King Parrot
Bite Your Head Off

Bite Your Head Off, the debut album from Australian extreme metal troupe King Parrot, was released domestically back in 2012 amidst largely positive reactions. Now after deservedly landing a multiple record deal with Candlelight Records, and currently carving their path through a string of shows in North America, King Parrot are making significant waves and Bite Your Head Off is getting the wider distribution it most definitely deserves. King Parrot play a vicious yet rollicking grind/thrash/punk hybrid, executed with deadly precision and frenetic energy as they blast and slice their way through 11 prime cuts in a mere 22 minutes of scant but quality playing time. Listeners with a penchant for the groove-laced grind and wicked sense of humor of bands like Blood Duster or Leng Tch’e should find plenty to like here, as despite the crossover tag they are often saddled with, King Parrot’s unrelentingly vicious sound is rooted in grindcore and the more extreme end of the metallic spectrum.

The skilful blending of styles compliments the grinding intensity at the core of King Parrot’s sound, giving the album a surprisingly wide dynamic scope. The speed-laced, blasting at the forefront of the album, illustrated on tracks like the devastating “No Coincidence” and punked-up violence of “Dead End”, are offset by nifty variations in riffs and tempo, coupled with a steady supply of taut, chunky grooves.  The band excels in the riff department, with an abundance of catchy, quality riffs flowing thick and fast, raising the stakes to a new level of quality and lending the album an addictive edge which demands great replay value. While not overly technical the guitar work is highly inventive and loaded with variety, playing a key role in ensuring the album avoids dwindling down a path of repetition or lapsing into one-dimensional trappings.

Despite some old school influences Bite Your Head off has a very contemporary feel, particularly with the modern though edgy production job, which features relatively clean, heavy and robust tones. The guitar tone is particularly tasty, imbued with a raw, serrated edge and ample heft to offset the cleaner aspects of the recording. The drums have plenty of low-end and crisp organic tones, while lead screamer Matt Young’s high-pitched screeches sync nicely with the band’s sound, despite sticking to a similar pitch throughout the album. His distinctive snarl has plenty of character and his frantic delivery is full of urgency and off-the-chain aggression.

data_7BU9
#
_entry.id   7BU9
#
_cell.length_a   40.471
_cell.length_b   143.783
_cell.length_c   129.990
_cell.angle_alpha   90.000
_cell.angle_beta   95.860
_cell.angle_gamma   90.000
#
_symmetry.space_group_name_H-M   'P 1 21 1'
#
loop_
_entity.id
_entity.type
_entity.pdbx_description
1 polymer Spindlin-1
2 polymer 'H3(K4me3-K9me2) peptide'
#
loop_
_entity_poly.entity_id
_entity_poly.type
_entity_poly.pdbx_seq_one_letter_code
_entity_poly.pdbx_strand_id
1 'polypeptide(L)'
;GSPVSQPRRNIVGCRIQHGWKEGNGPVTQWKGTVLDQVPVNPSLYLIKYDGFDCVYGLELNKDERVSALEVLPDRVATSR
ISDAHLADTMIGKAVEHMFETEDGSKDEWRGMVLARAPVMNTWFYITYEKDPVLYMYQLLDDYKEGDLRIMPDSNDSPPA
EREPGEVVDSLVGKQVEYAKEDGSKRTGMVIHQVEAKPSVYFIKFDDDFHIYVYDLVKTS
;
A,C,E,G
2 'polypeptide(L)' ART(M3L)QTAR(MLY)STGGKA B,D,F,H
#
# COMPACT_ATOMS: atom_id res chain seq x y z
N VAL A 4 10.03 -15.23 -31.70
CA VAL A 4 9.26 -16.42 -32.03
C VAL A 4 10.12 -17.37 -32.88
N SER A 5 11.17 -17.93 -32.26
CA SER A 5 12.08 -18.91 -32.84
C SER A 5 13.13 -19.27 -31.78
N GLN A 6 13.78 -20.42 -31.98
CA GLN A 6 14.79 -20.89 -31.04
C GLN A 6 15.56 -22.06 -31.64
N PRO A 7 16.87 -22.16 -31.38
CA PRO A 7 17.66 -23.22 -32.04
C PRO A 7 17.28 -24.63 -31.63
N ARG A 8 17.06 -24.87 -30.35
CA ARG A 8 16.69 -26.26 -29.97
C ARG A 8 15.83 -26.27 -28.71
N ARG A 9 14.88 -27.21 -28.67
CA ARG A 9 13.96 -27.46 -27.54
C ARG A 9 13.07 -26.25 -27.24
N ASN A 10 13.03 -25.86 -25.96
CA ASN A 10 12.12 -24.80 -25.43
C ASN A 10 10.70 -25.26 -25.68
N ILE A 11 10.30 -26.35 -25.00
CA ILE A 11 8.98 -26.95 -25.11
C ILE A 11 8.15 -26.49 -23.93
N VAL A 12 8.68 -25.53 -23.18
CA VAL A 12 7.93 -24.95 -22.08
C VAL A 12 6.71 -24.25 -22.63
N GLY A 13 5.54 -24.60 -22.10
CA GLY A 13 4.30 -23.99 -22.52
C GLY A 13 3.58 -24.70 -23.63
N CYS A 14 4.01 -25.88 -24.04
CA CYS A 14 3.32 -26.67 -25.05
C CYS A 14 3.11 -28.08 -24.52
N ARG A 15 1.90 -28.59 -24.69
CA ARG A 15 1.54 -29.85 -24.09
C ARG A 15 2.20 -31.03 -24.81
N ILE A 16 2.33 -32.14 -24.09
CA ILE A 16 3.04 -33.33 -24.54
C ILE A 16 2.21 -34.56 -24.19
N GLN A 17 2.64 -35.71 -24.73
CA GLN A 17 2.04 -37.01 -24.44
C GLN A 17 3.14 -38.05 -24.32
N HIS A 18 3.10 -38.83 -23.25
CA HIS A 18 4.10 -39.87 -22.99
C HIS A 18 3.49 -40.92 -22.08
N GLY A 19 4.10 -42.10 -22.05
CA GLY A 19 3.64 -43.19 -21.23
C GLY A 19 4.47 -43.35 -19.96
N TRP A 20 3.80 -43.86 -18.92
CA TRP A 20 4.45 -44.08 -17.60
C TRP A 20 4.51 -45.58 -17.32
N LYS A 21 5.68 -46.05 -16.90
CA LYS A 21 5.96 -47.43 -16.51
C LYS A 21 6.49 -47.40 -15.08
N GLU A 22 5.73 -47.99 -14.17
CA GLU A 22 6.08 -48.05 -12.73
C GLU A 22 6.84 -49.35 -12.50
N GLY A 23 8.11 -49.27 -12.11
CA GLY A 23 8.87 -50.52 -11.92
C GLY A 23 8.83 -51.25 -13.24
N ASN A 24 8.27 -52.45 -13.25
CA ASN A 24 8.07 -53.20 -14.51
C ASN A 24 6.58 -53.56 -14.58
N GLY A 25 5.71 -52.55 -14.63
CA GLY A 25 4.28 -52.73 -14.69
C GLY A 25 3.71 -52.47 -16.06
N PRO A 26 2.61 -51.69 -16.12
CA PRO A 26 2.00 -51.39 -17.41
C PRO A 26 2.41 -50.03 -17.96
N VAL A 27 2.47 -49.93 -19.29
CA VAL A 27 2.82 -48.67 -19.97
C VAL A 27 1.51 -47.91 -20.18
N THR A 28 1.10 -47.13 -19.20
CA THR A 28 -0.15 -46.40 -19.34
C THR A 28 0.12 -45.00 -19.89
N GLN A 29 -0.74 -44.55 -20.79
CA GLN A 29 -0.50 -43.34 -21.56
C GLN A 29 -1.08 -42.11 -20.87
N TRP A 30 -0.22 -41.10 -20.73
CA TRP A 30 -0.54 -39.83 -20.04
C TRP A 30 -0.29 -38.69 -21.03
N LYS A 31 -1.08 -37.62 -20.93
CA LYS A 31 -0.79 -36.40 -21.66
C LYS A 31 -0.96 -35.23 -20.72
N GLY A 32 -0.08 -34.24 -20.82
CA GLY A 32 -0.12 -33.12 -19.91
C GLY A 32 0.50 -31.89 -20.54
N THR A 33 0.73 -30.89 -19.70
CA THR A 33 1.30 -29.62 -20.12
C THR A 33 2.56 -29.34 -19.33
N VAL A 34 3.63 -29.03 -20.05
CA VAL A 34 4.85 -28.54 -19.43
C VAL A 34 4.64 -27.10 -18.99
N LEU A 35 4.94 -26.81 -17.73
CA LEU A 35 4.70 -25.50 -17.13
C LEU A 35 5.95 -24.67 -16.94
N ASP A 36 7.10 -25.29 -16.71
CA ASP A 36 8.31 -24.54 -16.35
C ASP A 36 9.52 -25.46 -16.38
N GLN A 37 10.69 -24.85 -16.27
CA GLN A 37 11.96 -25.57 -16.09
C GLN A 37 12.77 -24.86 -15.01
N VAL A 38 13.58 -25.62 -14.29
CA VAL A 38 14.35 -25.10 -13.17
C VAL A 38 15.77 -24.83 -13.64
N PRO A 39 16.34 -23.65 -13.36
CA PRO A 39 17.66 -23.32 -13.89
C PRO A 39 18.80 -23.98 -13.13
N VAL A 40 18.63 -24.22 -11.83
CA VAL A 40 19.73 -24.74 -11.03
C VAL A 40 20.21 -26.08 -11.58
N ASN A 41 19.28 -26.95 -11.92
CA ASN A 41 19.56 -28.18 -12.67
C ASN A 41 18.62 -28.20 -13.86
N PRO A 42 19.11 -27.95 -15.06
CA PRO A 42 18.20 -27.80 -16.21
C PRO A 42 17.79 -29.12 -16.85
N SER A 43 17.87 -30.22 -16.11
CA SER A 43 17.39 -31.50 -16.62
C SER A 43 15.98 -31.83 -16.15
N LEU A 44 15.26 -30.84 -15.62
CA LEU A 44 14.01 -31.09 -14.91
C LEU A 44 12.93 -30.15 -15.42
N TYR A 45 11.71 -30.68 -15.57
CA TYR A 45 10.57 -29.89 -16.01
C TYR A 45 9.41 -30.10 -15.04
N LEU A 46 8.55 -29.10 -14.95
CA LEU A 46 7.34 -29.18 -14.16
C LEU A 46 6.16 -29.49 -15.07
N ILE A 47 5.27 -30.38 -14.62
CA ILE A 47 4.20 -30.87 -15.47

The blazing album is over in a flash, but credit to the band’s songwriting skills that despite its short length the sheer number of standout tunes and catchy, memorable moments keeps you clambering back for more of the addictive mayhem. The heavy mid-paced crunch at the core of the title track displays King Parrot’s adeptness at devastating at half speed as well, although it doesn’t take long before the typically blazing tempos take hold.  “Shit on the Liver” couples face shredding grind with some down and dirty street level grooves and ragged hooks.  Meanwhile, the lurching gait of the mid-tempo “Lizard” offers a refreshing change in pace. The swaggering tune’s sturdy groove-based backbone features a touch of melody and killer riffs interspersed with trademark shards of blasting grind.

While King Parrot seem content to mostly rip through a song within couple of minutes , the tongue in cheek titled “Blaze in the Northern Suburbs” clocks-in at a heartier 3.10 minutes and is not only the longest, but the most fleshed out song on the album. The band seamlessly meshes death/grind/thrash and groove into a volatile cocktail of calculated extremity that forms a fitting centrepiece to the album.

Throw in some ultra-tight musicianship and an abundance of coked-up energy and Bite Your Head Off stands as a fun, gritty and scathing example of modern extreme metal that blends nasty shards of violence with a fun sense of humor, catchy songwriting and truckloads of meaty grooves. Hopefully with their new found success King Parrot can pump out a new album soon and really capitalize on the potential of this quality debut.

[Visit the band's website]
Written by Luke Saunders
April 22nd, 2014

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